But that aside, to look at the walls is to look at a history of my writing. So there’s Goya and Bacon, Kahlo, Monet, Reichter, Wyeth etc. There’s photographs of war victims next to O’Keeffe’s flowers, a baby being thrown from a burning house beside a holy well and the galician maskers that were the subject of a chapbook that was published some years ago in Galicia. The title of that small book is Felos aínda serra which was published by AMASTRA-N-GALLAR. It contains some wonderful mask illustrations by Charles Cullen and the translations into the galician were done by Sonia Vila Aragunde. There is a photograph elsewhere in this blog of the masks. I’ve yet to see the Felos in real life; it is an ambition.

Google the word peliqueiros in the images search to see what I’m talking about. If you can look at them in black and white they make a radically different impression than they do in colour; this is the way I saw them. And so the poems are dark, much in keeping with the most likely origins of the masks.

My head is an egg shell:
intact, hollow;

abandoned on the ground,
weather leaves its stains.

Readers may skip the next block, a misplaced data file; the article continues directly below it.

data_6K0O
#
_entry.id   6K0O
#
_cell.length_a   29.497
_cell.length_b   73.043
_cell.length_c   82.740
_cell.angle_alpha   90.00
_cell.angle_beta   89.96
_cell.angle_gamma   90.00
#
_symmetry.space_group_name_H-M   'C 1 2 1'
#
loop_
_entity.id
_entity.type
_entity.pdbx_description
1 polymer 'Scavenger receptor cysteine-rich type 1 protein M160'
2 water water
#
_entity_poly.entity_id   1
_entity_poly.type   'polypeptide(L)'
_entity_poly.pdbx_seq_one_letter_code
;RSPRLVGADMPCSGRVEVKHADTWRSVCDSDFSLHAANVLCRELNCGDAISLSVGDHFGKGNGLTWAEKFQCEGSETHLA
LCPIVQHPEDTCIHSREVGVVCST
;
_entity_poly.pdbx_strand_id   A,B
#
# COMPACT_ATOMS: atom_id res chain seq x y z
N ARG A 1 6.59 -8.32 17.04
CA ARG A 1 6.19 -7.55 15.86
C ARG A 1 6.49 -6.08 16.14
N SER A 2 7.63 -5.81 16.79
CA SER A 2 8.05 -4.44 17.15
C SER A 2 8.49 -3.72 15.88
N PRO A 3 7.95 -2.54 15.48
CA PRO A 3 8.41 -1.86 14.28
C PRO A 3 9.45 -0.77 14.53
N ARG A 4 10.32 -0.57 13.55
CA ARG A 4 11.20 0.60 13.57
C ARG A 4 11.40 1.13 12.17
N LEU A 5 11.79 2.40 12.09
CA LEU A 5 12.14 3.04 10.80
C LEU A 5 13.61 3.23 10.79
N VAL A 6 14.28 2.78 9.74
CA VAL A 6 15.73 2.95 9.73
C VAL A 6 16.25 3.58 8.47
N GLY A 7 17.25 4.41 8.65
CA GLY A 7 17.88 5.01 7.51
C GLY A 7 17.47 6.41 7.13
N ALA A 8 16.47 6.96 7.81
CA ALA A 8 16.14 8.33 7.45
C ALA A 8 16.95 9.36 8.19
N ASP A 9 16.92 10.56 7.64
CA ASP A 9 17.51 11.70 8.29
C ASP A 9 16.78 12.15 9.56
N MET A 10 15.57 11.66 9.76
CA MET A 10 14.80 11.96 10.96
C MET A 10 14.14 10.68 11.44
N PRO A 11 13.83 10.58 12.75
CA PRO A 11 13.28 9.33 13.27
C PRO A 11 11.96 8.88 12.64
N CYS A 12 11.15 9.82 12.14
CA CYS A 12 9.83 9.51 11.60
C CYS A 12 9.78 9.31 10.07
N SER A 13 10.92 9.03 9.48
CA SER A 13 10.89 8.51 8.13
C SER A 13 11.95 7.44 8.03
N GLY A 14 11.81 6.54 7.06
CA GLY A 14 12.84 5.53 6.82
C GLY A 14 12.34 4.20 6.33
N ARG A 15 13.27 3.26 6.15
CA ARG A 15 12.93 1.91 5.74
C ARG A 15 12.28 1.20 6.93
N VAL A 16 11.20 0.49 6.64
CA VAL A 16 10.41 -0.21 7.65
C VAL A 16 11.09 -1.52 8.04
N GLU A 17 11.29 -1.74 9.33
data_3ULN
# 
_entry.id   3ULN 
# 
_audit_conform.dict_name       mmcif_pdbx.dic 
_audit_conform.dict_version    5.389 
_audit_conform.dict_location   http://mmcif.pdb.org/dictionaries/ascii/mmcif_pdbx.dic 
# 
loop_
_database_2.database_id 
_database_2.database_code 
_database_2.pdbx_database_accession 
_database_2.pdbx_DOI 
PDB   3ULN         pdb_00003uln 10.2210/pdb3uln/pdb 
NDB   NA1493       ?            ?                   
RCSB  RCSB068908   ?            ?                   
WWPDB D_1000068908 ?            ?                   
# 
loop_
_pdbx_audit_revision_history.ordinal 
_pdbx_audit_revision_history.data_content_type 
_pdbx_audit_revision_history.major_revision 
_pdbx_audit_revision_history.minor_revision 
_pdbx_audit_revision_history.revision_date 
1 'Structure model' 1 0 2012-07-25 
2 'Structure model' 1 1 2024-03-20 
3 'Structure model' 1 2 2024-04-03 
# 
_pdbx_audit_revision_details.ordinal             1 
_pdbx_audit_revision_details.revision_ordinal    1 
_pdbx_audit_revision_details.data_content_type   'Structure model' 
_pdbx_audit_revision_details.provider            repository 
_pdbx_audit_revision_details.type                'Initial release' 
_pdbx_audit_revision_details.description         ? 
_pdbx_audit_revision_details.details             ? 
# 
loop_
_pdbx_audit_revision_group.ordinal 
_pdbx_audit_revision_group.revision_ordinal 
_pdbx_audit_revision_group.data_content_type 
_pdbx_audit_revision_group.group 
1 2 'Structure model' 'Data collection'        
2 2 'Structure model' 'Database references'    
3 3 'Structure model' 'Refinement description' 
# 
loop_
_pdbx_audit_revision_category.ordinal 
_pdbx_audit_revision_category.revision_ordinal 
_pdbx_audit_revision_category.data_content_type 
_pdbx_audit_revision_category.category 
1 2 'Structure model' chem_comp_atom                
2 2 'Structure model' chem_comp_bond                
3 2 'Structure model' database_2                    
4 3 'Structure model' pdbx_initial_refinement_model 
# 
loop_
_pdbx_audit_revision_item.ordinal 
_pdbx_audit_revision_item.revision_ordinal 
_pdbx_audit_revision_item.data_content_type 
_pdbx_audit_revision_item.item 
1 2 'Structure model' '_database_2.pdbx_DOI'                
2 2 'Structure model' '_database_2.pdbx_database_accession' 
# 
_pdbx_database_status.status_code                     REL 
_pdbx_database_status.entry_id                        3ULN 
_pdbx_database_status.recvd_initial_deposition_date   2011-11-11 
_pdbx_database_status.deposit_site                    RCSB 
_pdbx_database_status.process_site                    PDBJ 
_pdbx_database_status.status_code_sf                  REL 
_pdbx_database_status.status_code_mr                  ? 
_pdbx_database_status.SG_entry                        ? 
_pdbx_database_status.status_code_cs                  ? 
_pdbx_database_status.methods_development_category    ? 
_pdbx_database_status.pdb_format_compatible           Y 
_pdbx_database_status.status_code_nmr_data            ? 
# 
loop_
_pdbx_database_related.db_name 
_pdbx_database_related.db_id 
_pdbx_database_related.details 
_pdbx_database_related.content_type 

On the outside I smile that smile
which passers-by notice less and less;

and all I can do
is keep widening it;

wider and wilder,
eventually grotesque.

They flee;
I am left alone.

Friday, July 4, 2008

Cloverhill Church

We had spent the day touring around Mayo and Galway and were now nearly back in Roscommon town when the driver slammed on the breaks and reversed. He took out his camera for the first time that day and took a photo of Cloverhill church at the end of a yew-lined road. I had passed it a hundred times over the years and missed the beauty. It was a useful lesson for a poet, it doesn’t have to be grand-scale to be stunning; Georgia O’Keeffe would have told me that.

I remembered that just as I was about to write about Skellig Michael. Nothing small-scale there, one of the most spectacular places on the planet and a world heritage site. Worth mentioning that this is a good month to go as the puffins will have left Skellig by August.

I was going to post a video from Youtube with this post but it can't be done so I recommend strongly that you check out the video, Georgia O'Keeffe's Flowers; it's worth it. Instead, for a badly needed bit of colour, I'm putting in the Laburnum filling my bedroom window in May; I think Georgia would approve.